After at least five years of transporting you around the country, car batteries will now spend their retirement making you tea and toast and running your washing machine.
Used electric car batteries are being converted into home energy storage units which can be linked to rooftop solar panels to keep lights on and devices running when the sun goes down.
The initiative between Honda and Snam, an Italian energy infrastructure company, will reuse or recycle thousands of batteries from electric and hybrid cars and vans across Europe, with single batteries installed in homes and banks of them linked to wind farms to store electricity.
They will also be used by homes and businesses on “time of use” electricity tariffs — to be charged up when electricity is cheap
Can Geo-Engineering Save The Great Barrier Reef?
Whitening clouds to reflect sunlight, creating sea fog and breeding heat-resistant coral are among ideas that will be trialled in an attempt to save the Great Barrier Reef from global warming.
The 1,400-mile reef — the world’s largest — off northeast Australia is in danger of dying as the seas warm. It is in the throes of its third mass bleaching event in five years, a phenomenon that occurs when heat stress causes corals to expel the algae that provide their colour and energy.
Up to 43 ideas are to receive as much as A$300 million (£151m) in public and private funds. The Reef Restoration and Adaptation Program — the result of a two-year study that whittled down 160 ventures seeking funds — was “our chance to shine”, said Sussan Ley, Australia’s environment minister.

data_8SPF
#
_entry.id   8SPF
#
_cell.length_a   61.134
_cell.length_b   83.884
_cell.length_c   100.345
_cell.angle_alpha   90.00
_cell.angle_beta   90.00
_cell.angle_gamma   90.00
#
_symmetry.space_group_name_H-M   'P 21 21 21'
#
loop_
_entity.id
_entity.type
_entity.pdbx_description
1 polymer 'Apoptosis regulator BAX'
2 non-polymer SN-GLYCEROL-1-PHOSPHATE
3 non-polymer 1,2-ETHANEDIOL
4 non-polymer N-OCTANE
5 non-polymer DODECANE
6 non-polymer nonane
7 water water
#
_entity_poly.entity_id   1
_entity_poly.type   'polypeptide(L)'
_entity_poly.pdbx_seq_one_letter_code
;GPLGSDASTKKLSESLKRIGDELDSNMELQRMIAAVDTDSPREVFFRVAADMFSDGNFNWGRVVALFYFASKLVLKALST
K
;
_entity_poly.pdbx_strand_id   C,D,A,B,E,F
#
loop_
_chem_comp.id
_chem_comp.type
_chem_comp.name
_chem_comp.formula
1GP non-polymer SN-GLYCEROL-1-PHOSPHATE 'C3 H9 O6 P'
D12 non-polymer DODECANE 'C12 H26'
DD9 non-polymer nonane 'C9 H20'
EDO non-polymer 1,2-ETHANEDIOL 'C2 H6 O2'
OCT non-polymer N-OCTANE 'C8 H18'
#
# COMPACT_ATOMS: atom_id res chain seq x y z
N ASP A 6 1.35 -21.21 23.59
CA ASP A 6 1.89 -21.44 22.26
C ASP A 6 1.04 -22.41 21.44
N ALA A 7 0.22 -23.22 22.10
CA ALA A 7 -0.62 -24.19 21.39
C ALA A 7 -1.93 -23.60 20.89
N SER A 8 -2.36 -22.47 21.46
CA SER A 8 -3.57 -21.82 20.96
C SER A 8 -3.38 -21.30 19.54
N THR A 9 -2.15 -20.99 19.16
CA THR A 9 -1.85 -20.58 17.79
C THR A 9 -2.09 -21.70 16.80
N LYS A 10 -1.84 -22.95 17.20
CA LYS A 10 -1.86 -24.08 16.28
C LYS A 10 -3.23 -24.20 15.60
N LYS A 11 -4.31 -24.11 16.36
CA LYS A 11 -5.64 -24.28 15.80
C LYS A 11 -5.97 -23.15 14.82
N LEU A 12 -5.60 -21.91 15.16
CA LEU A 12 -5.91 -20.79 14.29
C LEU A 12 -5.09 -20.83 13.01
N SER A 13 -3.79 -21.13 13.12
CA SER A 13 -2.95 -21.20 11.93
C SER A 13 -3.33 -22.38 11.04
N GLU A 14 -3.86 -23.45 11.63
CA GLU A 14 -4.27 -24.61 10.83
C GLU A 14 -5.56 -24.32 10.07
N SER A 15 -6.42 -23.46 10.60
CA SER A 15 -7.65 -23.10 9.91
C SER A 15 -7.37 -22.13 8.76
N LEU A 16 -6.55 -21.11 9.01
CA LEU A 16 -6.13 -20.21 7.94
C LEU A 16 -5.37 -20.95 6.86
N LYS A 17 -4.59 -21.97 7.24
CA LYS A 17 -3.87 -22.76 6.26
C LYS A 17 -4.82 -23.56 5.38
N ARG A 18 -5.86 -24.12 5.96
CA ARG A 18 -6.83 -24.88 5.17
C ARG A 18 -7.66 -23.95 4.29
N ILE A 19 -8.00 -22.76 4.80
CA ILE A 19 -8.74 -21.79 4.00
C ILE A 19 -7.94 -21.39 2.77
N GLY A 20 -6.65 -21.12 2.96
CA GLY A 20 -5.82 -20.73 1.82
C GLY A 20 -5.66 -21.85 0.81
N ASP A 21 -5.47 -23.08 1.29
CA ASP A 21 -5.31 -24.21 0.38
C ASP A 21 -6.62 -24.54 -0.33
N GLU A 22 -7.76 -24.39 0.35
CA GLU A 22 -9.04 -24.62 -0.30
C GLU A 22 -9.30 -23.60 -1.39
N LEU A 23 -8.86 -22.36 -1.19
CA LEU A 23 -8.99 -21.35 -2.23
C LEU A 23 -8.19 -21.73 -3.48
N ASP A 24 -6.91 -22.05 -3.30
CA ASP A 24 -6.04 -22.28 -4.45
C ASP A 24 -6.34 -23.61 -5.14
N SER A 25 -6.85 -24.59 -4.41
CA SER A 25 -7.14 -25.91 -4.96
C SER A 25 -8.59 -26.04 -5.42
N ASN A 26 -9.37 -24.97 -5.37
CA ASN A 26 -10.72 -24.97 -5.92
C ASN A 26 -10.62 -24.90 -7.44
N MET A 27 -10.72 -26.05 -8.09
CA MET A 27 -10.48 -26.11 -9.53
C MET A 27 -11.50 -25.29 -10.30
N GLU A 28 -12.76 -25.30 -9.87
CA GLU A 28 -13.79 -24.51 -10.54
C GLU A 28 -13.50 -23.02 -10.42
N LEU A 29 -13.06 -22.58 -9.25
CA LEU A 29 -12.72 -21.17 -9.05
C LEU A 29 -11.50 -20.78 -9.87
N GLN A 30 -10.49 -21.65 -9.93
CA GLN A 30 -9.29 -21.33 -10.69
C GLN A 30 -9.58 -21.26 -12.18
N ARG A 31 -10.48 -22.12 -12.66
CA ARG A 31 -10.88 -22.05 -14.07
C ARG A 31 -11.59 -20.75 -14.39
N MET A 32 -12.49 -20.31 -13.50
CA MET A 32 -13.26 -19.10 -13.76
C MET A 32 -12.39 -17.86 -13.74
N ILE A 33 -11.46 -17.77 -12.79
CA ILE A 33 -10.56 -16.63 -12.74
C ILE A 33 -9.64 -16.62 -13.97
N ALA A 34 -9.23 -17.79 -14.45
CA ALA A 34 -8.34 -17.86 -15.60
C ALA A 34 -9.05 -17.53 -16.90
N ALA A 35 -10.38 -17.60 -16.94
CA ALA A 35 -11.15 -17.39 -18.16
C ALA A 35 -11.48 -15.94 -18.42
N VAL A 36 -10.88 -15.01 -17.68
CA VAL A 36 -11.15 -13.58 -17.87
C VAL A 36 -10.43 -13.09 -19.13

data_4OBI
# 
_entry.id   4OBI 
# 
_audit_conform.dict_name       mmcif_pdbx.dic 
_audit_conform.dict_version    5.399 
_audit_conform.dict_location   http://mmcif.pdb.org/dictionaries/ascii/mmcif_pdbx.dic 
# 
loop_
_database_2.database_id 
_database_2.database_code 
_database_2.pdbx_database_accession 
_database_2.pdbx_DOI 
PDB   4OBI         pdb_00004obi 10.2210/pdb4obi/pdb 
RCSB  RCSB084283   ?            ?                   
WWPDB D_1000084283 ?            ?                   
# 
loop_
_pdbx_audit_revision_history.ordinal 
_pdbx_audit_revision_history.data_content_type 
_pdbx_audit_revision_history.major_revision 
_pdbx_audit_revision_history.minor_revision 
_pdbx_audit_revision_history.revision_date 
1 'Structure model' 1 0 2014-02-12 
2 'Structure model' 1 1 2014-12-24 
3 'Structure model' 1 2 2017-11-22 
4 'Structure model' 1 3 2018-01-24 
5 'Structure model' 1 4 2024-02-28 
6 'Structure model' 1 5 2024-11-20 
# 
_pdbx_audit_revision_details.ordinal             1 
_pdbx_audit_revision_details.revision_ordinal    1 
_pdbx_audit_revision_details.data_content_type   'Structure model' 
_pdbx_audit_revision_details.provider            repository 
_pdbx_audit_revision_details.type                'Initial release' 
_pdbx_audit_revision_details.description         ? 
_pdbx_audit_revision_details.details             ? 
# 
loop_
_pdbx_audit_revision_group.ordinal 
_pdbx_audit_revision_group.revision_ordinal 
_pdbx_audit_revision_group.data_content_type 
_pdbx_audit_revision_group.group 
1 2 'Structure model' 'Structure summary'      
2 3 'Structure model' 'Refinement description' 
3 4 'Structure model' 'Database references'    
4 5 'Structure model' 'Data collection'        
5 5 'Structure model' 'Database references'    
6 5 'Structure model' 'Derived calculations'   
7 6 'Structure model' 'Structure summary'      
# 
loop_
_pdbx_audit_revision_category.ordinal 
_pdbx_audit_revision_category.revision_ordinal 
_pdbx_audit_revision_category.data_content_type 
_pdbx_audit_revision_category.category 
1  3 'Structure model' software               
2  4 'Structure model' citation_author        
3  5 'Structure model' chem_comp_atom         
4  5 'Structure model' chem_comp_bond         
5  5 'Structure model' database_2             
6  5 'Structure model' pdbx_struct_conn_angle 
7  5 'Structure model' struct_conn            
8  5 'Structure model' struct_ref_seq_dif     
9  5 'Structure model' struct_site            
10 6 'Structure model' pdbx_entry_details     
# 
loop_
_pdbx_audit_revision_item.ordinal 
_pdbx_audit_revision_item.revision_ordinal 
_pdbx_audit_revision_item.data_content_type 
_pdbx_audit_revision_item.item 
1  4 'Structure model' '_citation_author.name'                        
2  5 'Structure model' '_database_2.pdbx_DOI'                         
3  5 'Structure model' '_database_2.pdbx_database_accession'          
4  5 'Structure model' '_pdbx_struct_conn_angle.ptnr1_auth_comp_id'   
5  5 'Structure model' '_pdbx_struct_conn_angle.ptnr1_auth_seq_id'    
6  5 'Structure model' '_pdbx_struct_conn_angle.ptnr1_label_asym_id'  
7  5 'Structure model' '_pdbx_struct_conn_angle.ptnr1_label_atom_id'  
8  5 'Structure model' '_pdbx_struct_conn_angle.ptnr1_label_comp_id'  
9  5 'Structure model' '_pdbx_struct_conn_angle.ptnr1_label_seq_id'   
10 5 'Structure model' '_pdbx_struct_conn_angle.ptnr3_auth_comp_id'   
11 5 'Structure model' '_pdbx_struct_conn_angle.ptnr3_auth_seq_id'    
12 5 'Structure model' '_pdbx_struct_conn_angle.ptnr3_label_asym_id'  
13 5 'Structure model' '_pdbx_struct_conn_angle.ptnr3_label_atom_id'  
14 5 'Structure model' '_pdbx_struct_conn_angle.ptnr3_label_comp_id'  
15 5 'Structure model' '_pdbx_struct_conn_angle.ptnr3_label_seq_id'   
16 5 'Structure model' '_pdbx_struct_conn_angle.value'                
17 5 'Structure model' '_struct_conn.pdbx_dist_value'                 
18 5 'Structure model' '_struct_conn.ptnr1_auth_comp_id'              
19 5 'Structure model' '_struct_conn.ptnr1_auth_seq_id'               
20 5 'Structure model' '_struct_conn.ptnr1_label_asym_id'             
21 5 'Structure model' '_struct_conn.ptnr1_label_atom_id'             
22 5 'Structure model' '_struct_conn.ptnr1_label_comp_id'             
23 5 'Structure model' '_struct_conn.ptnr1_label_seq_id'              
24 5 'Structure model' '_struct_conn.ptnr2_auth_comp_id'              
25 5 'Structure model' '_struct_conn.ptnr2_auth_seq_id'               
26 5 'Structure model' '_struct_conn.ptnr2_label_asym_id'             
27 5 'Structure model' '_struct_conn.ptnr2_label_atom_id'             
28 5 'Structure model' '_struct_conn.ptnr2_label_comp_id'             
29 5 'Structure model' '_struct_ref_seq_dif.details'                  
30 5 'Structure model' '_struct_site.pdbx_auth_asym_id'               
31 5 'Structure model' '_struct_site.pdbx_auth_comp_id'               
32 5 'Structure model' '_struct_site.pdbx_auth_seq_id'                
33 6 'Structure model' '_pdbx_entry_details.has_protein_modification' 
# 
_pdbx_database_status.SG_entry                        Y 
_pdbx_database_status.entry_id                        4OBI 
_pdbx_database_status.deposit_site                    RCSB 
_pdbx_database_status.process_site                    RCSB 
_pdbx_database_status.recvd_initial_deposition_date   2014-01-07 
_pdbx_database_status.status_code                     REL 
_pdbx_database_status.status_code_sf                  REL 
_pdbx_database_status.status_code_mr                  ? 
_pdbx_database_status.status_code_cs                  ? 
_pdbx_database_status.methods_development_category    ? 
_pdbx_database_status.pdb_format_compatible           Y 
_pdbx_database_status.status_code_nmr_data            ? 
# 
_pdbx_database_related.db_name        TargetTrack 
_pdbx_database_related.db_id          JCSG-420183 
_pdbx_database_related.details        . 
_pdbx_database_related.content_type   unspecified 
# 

New Urine Test For Lung Cancer
Early detection is key when it comes boosting survival rates for cancer patients, and there are a lot of ways scientists are working to swing the odds in their favour. Urine tests that pick up biomarkers of the disease are one exciting possibility, and researchers at MIT have demonstrated a particularly promising example that could give efforts to diagnose early-stage lung cancer a huge boost.
The technology was developed by scientists in MIT’s Koch Institute for Integrative Cancer Research, who have previously developed sensors that can detect early signs of ovarian and colon cancer. The team is now turning its attention to lung cancer, which is usually diagnosed using CT scans that reveal tumours in the lungs but also returns a lot of false positives, mistaking benign growths for malignant ones.
The sensor has been in the works for a number of years, with Sangeeta Bhatia leading a research team in developing nanoparticles that link up with enzymes known as proteases. These enzymes are key to the survival and spread of the cancerous cells, enabling them to move beyond their original locations by slicing through the extracellular matrix – the network of molecules, such as collagen and other structural proteins, that surround the cells.